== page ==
07 September 2008

Palin and Clinton, or A Celebration of Binaries

I was just reading Adreinne Rich's "When We Dead Awaken: Writing as Re-Vision" and came across this gem of a sentence: "But even in reading these women I was looking in them for the same things I had found in the poetry of men, because I wanted women poets to be the equals of men, and to be equal was still confused with sounding the same."

Of course it got me to thinking about Sarah Palin, Hillary Clinton, and the view of women in/and politics. My wife and I were talking about this and she said the thought there were 2 routes to a top executive position in the US: you can either be tougher (read: "manly") than anyone else, or you can be so feminine that no opponents put the smack down on you--or they wait until too late to do so. This second approach is in some ways the more suave, nuanced, elegant (read: "feminine") route; it recognizes (implicitly or explicitly) the idea of femininity and motherhood in the US and exploits that. Clinton and Palin are distinct examples of this (...maybe. I bet women who were heavily involved or invested in Clinton's campaign would disagree with some of the generalizations I'm going to make, but they're not average Americans, at least in this sense).

Clinton was treated like a man for most of the campaign; there was some talk of her gender, but when it did come up, it had usually been raised by a conservative pundit to take a swipe and one of their favorite targets.

There are two things this picture tells me: 1) Photoshop was invented by the Devil, and 2) Clinton scares the hell out of some men and has been slapping the shit out of their notions of manhood. Throughout the campaign, "toughness" was either explicitly conflated with "manly" or it was implied when the word was used. My wife is tough, and I don't mean that in a gendered way. Ma Joad was tough in any gendered way. It's pretty obvious that Clinton is tough, but there wasn't enough "femininity" presented to appease some Americans. Her daughter began to introduce her, and she started talking about her mom more, but only at the end. At the end of the day, I think a lot of Americans (even some whom I love very dearly) don't like her because she's too "manly." She does the things that are still sometimes considered the arena of men.

So, then, you may wonder why the conservative folk love their Palin. By the rationale I just presented, one would expect conservatives to reject Palin for overreaching. Of course not, and to see that as a pat conservative response would be to miscast many, many conservatives. It's not that they want to keep women in the home and keep them tied down by the apron strings. Instead, it's all about how women venture into male-dominated arenas. Clinton fought her way in. She got perhaps a better education than did her husband (and definitely a better one than Palin, no offense U of Idaho...and Hawaii Pacific U...and North Idaho College...and Matanuska-Sustina College), she jumped right into a man's world and really made her own way. Then she got elected on her own merits (and, probably, last name) to the Senate. Then she declared her presidential campaign. Palin, on the other hand, was invited to the party. To my mind, that's a big difference in the minds of many conservative voters.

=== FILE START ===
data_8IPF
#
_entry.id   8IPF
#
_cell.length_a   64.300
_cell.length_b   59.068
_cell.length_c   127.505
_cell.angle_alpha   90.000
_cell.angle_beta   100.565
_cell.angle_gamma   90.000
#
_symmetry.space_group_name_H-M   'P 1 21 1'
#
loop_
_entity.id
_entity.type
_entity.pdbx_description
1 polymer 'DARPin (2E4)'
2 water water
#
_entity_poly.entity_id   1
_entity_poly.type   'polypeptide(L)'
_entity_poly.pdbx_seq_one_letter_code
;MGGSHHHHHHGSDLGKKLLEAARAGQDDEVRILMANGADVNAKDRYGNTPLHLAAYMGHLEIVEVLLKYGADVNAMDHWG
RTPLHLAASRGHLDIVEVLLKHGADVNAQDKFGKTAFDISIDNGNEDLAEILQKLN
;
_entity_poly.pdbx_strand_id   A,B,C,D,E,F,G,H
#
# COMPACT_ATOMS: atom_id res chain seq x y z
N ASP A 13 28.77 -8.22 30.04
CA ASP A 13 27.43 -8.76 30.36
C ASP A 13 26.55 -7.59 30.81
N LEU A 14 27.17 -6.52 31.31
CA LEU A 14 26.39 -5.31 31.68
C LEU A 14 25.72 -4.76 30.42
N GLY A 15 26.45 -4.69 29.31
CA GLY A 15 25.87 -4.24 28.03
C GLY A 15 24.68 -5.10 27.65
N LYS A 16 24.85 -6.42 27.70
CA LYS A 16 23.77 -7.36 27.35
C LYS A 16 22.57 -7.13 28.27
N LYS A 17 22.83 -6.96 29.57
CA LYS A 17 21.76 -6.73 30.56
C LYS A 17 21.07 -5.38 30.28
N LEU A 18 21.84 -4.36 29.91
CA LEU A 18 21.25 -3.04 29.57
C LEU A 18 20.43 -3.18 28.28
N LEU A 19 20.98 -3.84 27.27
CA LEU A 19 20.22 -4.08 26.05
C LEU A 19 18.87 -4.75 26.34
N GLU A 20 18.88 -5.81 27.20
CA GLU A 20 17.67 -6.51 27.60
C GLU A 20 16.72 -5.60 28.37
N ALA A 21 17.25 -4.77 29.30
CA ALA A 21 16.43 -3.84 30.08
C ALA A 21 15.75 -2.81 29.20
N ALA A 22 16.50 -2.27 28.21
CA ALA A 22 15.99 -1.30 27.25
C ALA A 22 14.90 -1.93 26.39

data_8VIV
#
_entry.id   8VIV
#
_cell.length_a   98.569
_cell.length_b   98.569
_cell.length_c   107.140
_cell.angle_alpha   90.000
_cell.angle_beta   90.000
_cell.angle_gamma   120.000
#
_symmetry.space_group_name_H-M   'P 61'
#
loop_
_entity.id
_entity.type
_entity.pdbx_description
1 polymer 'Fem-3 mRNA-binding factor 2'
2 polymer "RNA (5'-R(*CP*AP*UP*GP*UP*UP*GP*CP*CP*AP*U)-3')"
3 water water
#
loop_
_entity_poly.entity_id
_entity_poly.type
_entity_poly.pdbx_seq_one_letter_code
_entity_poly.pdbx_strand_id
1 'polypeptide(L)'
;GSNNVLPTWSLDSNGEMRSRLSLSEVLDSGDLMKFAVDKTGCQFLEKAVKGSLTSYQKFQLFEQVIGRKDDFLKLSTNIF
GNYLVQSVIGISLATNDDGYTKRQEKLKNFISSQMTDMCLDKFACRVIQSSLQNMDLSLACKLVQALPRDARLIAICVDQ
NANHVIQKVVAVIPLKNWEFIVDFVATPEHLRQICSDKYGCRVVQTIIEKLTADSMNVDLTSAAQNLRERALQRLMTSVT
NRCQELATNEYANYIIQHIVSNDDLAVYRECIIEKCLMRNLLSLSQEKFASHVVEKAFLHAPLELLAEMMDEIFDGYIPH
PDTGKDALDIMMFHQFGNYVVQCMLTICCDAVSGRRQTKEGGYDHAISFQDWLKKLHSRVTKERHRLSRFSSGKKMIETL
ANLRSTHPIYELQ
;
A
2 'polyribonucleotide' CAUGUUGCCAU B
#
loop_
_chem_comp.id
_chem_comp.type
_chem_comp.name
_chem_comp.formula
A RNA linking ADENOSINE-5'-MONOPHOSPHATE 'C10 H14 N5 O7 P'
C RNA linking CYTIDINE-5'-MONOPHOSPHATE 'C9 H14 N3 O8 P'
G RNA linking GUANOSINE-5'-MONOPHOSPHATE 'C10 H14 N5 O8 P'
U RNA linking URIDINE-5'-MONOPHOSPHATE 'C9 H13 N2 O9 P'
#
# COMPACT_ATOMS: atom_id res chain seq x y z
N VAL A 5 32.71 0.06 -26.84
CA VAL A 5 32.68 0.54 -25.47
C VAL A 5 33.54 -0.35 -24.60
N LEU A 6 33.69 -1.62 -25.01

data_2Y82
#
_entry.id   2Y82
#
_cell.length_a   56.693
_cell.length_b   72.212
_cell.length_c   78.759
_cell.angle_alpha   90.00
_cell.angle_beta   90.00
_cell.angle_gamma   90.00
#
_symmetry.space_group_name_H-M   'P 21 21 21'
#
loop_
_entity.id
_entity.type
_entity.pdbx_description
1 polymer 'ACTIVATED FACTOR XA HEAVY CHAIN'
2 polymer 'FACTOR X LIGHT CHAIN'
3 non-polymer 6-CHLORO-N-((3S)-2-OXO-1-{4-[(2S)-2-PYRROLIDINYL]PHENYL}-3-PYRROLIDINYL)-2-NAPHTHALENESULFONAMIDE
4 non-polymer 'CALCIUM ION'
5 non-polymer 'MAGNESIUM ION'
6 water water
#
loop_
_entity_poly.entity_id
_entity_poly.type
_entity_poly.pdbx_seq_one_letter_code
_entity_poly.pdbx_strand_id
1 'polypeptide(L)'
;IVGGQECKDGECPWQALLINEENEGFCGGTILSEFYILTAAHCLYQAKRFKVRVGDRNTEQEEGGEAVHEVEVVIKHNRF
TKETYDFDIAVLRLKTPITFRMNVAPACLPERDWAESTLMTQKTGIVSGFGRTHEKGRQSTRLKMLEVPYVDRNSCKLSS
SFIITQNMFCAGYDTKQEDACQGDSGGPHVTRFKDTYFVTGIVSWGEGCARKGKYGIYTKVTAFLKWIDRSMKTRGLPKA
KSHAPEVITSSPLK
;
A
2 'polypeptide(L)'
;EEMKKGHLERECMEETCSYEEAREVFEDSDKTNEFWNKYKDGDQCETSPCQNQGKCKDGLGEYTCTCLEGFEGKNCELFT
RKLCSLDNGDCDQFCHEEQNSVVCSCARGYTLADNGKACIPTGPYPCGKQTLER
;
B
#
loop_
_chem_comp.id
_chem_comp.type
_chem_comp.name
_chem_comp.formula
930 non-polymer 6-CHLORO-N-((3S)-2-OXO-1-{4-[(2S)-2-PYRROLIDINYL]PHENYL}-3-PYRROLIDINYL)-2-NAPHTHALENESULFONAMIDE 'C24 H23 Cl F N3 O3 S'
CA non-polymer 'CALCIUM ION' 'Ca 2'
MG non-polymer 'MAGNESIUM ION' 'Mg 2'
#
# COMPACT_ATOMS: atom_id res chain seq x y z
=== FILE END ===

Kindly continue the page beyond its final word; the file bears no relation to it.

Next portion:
Palin started, of all places, in the PTA. (Psssst, that means she's a great mom, and every mom should feel empowered to be a VP nominee or at least mayor. If gender's not such a big deal, why doesn't every kid raised by single-parents get to be President? Why don't all war-heroes get automatic seats in the legislative branch?) She followed the "acceptable" avenues to power for women whereas Clinton seems to have travelled the other one...the one most men use. Mostly, it comes down to the pant-suits. Clinton didn't look or act like many conservatives thought a woman should--no matter what her politics or ideas. Palin is disarming, helping the Republicans accept her with that spoonful of sugar of skirts and hockey-mom-hood. She acts like a mom and a woman first and a politician second. Clinton acted like a politician first and a woman second.

So there's your gendered binaries for women in positions of power in the US. It works along the same lines as the binaries appended to male candidates. President Bush, Sr. was unfairly called a "wimp," Dukakis looked like an effite fool in that tank, and it's probably only a matter of time before the charges of elitism and intellectualism on Obama morph into the same sort of thing. That's one side: the not-tough-enough side (which is usually code for "not-manly"). The other side is McCain war-hero, T.R. rugged individualism toughness. Reagan touched on it with the big talk during the Cold War, and Bush, Jr. often projects it with brush-clearing and sabre-rattling. The sides are rarely gendered because there was no need for them to be. It was (and mostly still is) a boy's club, so there was no reason to explicitly equate the "wimps" with feminine traits and tough guys with masculine ones. Now that women have entered the upper echelons of government in a big way, things will start being more and more gender-oriented.

The real question, I guess, remains: which of the two women--Palin or Clinton--are confusing being equal with men to sounding and acting like men (or as men want them to)? That one I do not have an answer to.

UPDATE: I am a genius, I tells ya. The LA Times started talking about this very thing on 09.11.08.

UPDATE2: I really am a genius. The SNL opening from 09.13.08:

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